Environmental Transport

Environmental Deposition

Methods for Monitoring in the Environment

Methods for Monitoring Human Exposure

Safeguards Against Acrylamide Exposure

Harmful Effects

Dose Response

Absorption, Distribution and Metabolism

Primary Sites for Toxicity


Mechanism of Action

Risk Assessment and Management

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Acrylamide Policy

Introduction to Policy

Decision Makers and Stakeholders

Current Policy

Policy Recommendations


Harmful Effects of Acrylamide

Human exposure to acrylamide primarily comes from dermal contact with solid monomer and inhalation of dust and vapor in the occupational setting. The public may be exposed to acrylamide through the ingestion of drinking water that is contaminated with acrylamide or the intake of acrylamide from food.

Major health effects of acrylamide are skin irritation such as redness and peeling of the skin of palms and neuropathy regarding the central nervous system and the peripheral nervous system. Acute and subacute intoxication with a large dose by ingestion water drink contaminated with acrylamide can cause severe symptoms of the central nervous system and polyneuropathy may appear later (17). Long term exposure to acrylamide produces a motor and sensory polyneuropathy that is insidious and distal in onset (12). Although severe exposure may result in permanent sequelae, affected humans recovered within several months to one year after cessation of exposure (13, 17).

  • CNS (central nervous system) symptoms : drowsiness, disturbance of balance, and mental changes characterized by confusion, hallucinations, memory loss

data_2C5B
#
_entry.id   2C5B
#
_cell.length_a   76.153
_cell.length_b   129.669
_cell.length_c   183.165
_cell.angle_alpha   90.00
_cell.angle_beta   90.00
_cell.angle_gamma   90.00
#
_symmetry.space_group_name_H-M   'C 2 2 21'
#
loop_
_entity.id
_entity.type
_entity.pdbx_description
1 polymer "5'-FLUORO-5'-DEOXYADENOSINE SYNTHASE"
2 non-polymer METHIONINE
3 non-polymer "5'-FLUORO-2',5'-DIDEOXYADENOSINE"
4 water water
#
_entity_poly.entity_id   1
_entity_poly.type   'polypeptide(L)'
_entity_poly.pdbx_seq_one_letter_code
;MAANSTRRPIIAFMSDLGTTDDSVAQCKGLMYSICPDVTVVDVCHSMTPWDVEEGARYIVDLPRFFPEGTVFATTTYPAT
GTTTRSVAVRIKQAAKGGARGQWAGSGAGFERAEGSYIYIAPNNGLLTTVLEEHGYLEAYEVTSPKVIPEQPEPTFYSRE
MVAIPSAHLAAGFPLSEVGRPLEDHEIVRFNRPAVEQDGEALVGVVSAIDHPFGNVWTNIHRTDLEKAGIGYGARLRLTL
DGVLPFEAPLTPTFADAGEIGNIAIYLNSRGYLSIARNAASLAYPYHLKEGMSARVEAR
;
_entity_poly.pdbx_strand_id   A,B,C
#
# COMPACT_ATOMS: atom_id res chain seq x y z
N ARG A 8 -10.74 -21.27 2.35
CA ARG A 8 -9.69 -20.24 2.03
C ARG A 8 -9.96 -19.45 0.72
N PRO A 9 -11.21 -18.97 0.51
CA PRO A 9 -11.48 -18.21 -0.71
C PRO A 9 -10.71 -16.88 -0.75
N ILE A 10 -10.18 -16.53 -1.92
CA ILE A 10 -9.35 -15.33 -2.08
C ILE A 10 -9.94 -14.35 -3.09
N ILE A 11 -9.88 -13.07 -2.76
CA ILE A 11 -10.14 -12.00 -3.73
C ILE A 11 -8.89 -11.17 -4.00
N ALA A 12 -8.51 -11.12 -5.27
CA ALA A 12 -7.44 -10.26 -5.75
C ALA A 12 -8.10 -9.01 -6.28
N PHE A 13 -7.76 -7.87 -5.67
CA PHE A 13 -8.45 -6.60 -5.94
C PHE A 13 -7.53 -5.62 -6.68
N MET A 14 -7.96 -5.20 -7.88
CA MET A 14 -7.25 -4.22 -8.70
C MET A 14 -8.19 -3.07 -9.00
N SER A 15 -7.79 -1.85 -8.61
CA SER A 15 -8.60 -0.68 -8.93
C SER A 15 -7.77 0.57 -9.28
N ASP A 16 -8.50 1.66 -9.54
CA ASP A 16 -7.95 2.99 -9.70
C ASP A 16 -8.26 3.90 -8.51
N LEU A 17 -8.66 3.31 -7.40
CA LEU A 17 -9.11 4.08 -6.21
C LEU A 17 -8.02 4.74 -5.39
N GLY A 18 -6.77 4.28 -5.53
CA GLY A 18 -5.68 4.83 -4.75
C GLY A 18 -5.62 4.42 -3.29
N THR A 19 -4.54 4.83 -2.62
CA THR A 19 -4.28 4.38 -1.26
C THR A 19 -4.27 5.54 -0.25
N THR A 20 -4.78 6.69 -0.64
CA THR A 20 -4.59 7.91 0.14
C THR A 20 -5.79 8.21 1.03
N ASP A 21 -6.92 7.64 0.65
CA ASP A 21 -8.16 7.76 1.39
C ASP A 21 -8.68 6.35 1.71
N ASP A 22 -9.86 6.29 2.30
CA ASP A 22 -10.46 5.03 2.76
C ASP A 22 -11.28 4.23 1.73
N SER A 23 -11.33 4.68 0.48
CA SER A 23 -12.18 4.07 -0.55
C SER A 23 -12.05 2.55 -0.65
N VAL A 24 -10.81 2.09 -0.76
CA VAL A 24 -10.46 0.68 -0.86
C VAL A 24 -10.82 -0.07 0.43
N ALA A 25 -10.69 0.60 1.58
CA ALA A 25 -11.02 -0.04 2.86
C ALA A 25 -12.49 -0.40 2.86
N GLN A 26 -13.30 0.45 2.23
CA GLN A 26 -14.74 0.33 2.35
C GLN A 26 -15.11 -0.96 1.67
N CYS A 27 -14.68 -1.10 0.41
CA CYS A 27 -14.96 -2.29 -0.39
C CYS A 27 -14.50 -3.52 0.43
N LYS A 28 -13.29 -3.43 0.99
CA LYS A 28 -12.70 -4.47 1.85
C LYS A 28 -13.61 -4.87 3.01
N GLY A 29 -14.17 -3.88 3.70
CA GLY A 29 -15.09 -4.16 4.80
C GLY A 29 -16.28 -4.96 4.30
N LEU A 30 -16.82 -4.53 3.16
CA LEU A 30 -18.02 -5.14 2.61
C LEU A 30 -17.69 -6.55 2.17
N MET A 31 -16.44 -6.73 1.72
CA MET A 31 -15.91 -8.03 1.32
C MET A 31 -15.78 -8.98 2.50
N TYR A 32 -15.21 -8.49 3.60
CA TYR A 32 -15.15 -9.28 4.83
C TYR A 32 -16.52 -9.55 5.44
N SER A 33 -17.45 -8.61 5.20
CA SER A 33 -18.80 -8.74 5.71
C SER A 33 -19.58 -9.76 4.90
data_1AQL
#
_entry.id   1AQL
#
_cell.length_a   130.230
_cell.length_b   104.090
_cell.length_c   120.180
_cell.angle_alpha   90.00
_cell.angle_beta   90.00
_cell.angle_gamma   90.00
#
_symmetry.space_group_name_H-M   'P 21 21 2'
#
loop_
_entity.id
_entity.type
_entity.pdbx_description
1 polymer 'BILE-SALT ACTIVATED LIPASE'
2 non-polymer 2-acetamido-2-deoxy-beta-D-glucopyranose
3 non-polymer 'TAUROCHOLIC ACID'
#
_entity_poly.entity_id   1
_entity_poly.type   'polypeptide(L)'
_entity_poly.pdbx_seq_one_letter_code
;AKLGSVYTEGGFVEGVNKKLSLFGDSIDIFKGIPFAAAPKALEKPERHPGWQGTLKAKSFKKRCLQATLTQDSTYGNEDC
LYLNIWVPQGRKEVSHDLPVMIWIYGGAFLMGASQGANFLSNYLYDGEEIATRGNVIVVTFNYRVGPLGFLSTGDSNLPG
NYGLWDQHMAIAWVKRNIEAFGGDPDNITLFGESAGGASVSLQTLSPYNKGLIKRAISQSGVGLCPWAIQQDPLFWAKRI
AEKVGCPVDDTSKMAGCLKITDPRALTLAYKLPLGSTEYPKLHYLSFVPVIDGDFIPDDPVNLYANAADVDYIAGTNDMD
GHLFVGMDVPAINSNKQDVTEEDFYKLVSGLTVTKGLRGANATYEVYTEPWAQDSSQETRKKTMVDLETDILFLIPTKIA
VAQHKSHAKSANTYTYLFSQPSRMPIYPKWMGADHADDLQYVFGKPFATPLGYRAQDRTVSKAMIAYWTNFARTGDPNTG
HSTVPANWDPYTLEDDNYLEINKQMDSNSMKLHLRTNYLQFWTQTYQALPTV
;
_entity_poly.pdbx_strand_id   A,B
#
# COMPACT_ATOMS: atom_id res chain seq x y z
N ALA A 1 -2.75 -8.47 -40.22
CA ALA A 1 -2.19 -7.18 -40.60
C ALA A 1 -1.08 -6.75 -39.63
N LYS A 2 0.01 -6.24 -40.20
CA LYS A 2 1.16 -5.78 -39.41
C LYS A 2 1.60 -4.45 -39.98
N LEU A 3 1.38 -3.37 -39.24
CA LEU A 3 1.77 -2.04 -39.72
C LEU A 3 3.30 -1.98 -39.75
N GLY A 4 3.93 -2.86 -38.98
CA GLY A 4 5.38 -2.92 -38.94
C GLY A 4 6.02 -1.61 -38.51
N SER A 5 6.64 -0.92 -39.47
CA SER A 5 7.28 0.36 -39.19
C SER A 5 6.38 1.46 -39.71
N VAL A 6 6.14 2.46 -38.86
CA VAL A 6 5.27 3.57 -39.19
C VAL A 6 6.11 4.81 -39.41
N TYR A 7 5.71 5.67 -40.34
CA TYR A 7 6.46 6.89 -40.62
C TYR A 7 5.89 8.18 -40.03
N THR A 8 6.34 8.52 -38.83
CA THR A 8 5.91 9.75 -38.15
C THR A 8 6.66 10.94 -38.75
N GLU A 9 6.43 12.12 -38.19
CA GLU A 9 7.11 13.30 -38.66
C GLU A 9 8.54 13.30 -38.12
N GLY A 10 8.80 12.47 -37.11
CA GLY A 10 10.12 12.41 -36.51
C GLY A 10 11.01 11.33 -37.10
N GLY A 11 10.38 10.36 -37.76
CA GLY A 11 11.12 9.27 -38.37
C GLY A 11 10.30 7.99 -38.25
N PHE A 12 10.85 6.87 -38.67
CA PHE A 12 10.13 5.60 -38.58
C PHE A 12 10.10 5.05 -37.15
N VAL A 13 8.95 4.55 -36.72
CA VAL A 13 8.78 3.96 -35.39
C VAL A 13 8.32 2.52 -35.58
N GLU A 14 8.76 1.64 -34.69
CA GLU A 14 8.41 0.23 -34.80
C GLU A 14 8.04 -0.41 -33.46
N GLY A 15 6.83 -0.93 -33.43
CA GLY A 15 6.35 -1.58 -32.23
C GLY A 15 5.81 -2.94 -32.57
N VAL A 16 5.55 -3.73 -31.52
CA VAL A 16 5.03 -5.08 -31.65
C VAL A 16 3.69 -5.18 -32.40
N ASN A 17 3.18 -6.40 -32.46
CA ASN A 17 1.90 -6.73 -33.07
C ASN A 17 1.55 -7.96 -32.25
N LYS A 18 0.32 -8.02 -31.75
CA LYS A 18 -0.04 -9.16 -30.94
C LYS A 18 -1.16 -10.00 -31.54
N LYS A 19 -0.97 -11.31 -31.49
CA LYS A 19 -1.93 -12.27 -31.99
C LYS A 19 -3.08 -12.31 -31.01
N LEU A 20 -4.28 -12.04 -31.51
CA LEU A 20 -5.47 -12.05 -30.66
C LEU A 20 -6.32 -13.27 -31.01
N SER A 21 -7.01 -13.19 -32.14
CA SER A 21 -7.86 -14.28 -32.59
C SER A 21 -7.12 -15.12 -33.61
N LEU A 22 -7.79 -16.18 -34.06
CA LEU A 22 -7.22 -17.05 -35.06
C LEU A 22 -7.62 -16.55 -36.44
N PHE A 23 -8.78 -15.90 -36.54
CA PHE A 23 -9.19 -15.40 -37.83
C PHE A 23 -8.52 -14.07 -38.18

• Peripheral polyneuropathy : numbness of lower limbs, tingling of the fingers, tenderness to the touch, decreased pinprick sensation, vibratory loss, weak or absent tendon reflexes such as knee jerk, positive Romberg’s sign, ataxic gait, foot drop and muscular atrophy of the extremities

1. Acute toxicity : Acrylamide is a skin and respiratory tract irritant in humans. Reported oral LD50 values are in the range of 159 mg/kg to 300 mg/kg body weight (bw) in rats (14).

2. Subchronic/Chronic Toxicity : Acrylamide is a human neurotoxicant. Adverse effects in rats administered small amounts of acrylamide include general systemic toxicity and hematological changes. Acrylamide is also a neurotoxicant to animals.

  • In rats, repeated oral administration of acrylamide at doses of 20 mg/kg bw/day and above produced peripheral neuropathy, atrophy of skeletal muscle, and decreased erythrocyte parameters. At 5 mg/kg bw/day in a 90-day study in rats, peripheral lesions occurred and slight changes in peripheral nerve tissue could see only by electron microscopy at 1 mg/kg bw/day. No effects were seen at 0.2 mg/kg bw/day (16).
  • In monkeys, clinical signs of peripheral neuropathy occurred at doses of 10 mg/kg bw/day for up to 12 weeks(16).